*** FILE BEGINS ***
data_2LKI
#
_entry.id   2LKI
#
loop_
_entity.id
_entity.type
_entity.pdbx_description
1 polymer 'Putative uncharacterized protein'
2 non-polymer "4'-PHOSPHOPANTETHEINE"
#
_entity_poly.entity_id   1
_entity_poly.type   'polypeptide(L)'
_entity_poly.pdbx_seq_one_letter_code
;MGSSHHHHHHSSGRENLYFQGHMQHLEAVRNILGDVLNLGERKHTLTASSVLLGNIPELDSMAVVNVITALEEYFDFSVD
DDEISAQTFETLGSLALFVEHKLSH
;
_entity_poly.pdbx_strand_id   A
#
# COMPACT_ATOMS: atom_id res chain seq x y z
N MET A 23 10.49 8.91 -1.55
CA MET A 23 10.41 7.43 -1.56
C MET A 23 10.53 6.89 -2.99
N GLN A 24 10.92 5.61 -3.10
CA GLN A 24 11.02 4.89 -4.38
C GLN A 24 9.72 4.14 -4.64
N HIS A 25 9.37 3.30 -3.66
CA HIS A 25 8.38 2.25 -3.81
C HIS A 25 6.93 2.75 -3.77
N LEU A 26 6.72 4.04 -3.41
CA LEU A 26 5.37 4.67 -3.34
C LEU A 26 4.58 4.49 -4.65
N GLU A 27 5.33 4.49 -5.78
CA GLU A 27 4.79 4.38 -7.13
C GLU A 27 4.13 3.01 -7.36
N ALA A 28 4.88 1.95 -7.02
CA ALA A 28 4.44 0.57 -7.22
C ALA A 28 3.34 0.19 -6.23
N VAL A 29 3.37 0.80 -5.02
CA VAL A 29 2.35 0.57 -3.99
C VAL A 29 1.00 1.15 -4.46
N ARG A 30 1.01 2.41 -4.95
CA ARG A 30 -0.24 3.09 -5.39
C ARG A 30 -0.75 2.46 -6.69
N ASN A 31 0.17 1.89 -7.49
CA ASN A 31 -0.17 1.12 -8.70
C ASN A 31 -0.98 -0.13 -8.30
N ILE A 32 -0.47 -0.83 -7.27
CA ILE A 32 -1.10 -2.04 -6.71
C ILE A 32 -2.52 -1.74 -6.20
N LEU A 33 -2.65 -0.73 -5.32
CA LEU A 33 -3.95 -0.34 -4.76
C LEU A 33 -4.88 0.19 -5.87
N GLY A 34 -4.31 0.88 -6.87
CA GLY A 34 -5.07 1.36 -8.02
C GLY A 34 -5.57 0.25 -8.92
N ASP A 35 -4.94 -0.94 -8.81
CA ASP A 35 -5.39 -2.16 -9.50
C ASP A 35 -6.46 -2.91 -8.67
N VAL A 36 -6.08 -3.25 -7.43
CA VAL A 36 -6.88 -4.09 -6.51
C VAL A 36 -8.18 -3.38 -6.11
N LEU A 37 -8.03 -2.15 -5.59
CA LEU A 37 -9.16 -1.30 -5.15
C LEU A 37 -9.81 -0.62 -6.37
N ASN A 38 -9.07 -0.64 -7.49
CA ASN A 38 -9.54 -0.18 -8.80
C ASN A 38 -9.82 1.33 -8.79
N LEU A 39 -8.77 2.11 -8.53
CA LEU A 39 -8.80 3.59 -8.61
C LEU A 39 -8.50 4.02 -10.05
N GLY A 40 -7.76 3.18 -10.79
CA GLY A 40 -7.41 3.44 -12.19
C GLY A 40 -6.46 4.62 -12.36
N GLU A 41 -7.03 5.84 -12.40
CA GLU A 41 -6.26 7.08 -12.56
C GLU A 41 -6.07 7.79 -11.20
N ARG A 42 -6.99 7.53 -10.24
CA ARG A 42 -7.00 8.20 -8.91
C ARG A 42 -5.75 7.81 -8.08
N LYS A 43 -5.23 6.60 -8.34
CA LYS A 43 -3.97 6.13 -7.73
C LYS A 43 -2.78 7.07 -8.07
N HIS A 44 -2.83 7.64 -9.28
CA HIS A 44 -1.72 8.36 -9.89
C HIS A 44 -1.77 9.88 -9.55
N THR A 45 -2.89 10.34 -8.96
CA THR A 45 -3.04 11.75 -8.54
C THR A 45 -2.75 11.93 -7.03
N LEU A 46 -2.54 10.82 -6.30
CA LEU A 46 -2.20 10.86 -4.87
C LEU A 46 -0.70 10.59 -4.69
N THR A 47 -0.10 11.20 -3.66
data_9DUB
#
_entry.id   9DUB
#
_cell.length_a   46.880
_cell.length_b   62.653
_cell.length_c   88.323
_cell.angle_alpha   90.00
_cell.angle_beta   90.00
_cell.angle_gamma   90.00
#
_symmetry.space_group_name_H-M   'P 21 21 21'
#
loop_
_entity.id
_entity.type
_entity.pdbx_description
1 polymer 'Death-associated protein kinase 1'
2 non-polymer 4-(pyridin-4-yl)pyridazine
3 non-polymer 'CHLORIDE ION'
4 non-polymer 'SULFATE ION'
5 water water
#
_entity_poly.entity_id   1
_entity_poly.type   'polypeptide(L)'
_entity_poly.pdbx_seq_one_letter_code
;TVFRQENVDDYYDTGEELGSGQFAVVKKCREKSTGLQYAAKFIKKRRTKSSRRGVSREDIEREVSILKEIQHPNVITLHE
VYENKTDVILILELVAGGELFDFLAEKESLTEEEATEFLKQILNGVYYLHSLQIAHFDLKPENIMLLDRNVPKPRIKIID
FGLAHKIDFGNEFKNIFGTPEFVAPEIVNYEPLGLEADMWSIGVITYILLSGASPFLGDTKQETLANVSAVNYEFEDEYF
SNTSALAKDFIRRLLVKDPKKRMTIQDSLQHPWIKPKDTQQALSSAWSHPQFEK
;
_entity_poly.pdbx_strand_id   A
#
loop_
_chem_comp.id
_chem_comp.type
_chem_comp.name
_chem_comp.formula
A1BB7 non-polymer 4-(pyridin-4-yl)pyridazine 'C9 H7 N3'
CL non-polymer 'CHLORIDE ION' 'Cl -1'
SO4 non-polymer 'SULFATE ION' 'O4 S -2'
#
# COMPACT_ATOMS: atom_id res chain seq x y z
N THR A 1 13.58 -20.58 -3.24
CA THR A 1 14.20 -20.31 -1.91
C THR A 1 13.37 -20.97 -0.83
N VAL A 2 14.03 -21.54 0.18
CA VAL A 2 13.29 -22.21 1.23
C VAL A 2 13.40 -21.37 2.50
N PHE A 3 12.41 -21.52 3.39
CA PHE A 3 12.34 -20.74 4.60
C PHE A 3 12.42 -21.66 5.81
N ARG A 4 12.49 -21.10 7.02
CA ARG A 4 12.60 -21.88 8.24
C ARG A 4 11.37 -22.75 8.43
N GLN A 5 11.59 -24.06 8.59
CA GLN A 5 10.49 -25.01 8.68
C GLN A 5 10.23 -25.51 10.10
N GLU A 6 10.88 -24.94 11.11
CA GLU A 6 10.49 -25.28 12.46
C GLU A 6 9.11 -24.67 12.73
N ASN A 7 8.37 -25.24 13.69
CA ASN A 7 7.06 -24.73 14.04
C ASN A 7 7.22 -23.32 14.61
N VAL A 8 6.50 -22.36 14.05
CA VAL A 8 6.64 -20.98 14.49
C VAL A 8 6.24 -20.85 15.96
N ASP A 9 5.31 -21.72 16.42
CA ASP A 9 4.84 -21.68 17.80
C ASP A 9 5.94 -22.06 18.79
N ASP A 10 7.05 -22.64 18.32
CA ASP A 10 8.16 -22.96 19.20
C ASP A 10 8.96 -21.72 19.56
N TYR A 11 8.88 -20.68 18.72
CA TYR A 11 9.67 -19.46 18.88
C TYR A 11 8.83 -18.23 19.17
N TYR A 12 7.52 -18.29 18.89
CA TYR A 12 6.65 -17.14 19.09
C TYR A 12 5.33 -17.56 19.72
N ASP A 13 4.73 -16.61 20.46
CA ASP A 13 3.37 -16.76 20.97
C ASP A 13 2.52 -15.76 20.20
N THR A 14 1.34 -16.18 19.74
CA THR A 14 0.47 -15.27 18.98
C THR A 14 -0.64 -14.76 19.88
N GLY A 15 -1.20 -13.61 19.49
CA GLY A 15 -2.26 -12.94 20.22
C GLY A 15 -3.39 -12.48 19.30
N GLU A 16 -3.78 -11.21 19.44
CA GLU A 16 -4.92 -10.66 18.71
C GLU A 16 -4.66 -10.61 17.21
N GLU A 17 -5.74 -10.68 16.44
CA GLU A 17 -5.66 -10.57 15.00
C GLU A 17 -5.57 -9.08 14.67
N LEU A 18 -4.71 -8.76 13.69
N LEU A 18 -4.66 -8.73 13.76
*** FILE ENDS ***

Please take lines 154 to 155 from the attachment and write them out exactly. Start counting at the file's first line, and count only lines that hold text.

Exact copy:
C GLU A 6 9.11 -24.67 12.73
N ASN A 7 8.37 -25.24 13.69